Neurophysiology of Addiction, Anxiety, and Affective Disorders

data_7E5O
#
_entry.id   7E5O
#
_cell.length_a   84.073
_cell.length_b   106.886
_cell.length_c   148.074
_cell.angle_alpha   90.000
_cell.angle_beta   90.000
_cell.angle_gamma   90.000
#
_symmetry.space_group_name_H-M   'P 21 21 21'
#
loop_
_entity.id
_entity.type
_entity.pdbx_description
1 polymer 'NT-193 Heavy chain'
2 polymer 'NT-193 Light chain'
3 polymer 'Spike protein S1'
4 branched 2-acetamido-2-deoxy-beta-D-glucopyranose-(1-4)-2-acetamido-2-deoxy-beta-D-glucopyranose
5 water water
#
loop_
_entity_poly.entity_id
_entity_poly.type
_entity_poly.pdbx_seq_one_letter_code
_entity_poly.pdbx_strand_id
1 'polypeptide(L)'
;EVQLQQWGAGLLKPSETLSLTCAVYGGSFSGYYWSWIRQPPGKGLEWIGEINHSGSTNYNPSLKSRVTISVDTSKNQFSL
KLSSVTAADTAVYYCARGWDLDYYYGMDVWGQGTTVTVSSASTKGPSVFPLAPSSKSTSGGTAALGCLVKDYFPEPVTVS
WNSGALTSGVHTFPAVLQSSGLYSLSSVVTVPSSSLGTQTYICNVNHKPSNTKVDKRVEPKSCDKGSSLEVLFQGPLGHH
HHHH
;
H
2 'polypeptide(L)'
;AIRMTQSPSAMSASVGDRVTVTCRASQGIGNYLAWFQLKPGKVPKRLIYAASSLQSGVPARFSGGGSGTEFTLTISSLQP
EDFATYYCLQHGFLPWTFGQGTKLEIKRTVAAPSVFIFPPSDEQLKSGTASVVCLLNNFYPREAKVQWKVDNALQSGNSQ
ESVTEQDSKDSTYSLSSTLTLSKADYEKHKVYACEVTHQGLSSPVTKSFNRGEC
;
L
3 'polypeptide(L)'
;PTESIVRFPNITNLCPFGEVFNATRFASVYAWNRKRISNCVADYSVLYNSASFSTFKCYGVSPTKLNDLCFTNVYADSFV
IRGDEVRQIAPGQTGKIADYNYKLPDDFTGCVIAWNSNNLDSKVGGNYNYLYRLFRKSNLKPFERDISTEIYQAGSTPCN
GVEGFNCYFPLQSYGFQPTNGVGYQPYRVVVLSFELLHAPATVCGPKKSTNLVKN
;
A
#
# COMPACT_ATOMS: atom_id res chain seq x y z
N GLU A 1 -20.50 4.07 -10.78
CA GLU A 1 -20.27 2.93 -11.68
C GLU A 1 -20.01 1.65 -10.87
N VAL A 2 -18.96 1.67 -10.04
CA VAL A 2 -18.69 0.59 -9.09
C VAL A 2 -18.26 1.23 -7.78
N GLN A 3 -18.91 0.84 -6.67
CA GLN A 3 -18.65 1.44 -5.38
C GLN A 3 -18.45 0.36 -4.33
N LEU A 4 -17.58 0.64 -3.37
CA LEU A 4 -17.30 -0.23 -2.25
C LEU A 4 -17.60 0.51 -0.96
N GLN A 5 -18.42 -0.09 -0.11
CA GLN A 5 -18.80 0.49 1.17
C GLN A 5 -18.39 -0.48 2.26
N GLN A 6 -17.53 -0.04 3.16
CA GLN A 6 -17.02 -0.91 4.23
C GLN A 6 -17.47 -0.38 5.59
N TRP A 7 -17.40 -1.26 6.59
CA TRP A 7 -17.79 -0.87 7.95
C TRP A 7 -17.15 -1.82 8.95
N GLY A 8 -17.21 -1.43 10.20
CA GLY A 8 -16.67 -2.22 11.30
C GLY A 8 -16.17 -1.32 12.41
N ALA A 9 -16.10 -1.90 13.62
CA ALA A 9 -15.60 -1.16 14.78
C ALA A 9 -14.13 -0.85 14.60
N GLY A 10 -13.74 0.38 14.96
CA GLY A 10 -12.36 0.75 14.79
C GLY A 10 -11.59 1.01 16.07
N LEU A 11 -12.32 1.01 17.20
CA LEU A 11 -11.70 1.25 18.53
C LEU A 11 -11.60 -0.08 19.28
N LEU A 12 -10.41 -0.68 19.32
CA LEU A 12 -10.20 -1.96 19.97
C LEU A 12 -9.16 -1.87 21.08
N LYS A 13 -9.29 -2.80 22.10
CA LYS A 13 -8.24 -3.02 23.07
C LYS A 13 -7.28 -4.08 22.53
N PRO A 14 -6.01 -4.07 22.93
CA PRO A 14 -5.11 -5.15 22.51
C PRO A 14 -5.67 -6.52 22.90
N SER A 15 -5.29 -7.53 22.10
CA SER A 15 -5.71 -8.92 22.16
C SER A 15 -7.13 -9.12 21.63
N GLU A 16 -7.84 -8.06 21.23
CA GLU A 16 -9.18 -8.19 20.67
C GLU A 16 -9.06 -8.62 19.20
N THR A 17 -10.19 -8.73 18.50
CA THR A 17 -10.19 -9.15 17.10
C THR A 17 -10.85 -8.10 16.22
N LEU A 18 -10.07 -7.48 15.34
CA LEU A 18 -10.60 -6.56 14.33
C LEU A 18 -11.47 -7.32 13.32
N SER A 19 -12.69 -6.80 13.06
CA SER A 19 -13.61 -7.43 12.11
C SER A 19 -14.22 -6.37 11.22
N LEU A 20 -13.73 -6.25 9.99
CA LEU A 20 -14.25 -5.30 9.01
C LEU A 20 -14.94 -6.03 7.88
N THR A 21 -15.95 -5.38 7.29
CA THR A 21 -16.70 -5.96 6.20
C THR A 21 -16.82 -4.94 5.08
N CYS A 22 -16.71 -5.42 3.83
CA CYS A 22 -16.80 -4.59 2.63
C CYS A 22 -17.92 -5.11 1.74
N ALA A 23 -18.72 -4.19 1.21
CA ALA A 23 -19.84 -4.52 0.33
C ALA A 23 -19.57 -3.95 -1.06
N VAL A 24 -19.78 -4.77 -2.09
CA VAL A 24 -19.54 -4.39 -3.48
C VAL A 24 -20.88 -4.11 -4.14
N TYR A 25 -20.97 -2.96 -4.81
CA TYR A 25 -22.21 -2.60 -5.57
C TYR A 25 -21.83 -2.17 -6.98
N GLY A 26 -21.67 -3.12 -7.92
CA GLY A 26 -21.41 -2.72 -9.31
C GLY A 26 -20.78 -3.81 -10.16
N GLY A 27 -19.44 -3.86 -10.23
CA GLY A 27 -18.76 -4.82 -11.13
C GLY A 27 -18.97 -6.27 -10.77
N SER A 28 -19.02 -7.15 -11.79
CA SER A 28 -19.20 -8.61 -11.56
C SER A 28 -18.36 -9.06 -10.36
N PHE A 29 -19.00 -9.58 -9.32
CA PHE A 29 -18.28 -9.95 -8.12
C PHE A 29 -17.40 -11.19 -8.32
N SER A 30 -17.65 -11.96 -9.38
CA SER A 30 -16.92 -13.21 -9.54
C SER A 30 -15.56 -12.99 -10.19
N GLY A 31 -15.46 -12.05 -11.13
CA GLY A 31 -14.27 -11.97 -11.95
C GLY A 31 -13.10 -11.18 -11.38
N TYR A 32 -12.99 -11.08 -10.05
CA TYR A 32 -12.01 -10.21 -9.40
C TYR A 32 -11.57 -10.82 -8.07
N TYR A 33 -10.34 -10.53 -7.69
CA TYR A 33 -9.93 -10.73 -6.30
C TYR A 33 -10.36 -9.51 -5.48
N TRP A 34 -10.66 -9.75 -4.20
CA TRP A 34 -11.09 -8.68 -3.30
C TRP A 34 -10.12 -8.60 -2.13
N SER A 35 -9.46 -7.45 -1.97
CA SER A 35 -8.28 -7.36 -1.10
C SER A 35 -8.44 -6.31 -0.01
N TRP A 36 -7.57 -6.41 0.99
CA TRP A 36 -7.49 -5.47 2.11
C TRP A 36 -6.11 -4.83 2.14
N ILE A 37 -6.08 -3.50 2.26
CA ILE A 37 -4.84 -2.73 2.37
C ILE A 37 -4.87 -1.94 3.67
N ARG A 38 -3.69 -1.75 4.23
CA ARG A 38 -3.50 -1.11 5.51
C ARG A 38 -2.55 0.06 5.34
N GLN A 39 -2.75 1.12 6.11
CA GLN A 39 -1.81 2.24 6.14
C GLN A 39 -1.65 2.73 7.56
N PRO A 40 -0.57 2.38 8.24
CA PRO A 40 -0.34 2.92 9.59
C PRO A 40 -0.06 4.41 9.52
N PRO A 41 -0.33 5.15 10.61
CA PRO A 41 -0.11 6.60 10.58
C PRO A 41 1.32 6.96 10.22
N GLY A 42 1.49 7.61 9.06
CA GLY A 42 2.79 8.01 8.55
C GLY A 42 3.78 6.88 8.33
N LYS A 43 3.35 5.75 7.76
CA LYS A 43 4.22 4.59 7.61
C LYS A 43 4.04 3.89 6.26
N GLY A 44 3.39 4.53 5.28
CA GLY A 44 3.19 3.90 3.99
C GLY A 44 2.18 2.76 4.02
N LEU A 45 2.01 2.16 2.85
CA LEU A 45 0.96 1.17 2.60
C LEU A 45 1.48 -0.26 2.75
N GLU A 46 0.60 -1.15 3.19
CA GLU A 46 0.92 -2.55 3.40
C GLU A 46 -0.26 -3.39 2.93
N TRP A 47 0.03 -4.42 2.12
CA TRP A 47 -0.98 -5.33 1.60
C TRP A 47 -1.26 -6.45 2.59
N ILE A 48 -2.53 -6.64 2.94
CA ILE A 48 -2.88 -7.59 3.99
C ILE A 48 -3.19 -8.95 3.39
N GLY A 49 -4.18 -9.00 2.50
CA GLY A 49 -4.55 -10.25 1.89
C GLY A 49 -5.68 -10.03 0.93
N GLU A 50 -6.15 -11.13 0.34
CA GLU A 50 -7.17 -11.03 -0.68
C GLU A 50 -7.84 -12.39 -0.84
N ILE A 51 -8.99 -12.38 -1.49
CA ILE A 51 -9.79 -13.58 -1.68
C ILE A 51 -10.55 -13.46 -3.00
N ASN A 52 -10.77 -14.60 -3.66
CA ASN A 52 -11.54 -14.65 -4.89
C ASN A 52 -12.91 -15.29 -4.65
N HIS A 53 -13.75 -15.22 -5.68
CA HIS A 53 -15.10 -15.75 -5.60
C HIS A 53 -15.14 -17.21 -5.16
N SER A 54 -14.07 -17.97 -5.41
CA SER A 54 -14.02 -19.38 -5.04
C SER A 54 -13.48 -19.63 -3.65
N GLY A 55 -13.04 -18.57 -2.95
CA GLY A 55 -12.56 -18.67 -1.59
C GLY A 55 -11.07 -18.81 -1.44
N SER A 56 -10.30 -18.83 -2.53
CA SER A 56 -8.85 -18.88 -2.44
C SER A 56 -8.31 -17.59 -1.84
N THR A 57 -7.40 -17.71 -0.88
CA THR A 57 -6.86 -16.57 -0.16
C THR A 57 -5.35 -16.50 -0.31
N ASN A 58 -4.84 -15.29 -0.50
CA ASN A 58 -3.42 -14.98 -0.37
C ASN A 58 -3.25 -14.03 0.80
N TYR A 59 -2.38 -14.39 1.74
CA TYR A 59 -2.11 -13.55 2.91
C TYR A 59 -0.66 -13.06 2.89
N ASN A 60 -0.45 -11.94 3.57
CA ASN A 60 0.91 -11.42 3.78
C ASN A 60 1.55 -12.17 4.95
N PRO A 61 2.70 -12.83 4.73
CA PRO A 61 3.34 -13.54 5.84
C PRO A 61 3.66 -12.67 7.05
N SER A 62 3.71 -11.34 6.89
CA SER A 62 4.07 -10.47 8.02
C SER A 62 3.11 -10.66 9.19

The goal of the Pleil Lab at Weill Cornell is to identify and characterize the neural circuit mechanisms of addiction and comorbid anxiety and affective neuropsychiatric disorders. Given the high degree of comorbidity between addiction and anxiety/mood disorders in women but the dearth of fundamental knowledge about the underpinnings of these neuropsychiatric diseases, we are particularly interested in sex differences in the circuit and synaptic mechanisms of addictive and affective behaviors and plasticity that contributes to the development of disease states. Specifically, we focus on the role of sex hormones in 1) the organization of behaviorally-relevant limbic circuits, 2) the activity of cell type- and projection-defined neuronal populations within these circuits, and 3) the receptor-specific signaling of neuropeptides and neurotransmitters at critical synaptic nodes. Using a number of complementary molecular, physiological, and behavioral techniques, including neuronal tracing, in situ hybridization, immunohistochemistry, confocal microscopy, slice electrophysiology, and in vivo and ex vivo optogenetics and chemogenetics, we are able to analyze neural circuit mechanisms of addiction and mood disorders at the anatomical, molecular, cellular, synaptic, circuit, and behavioral levels.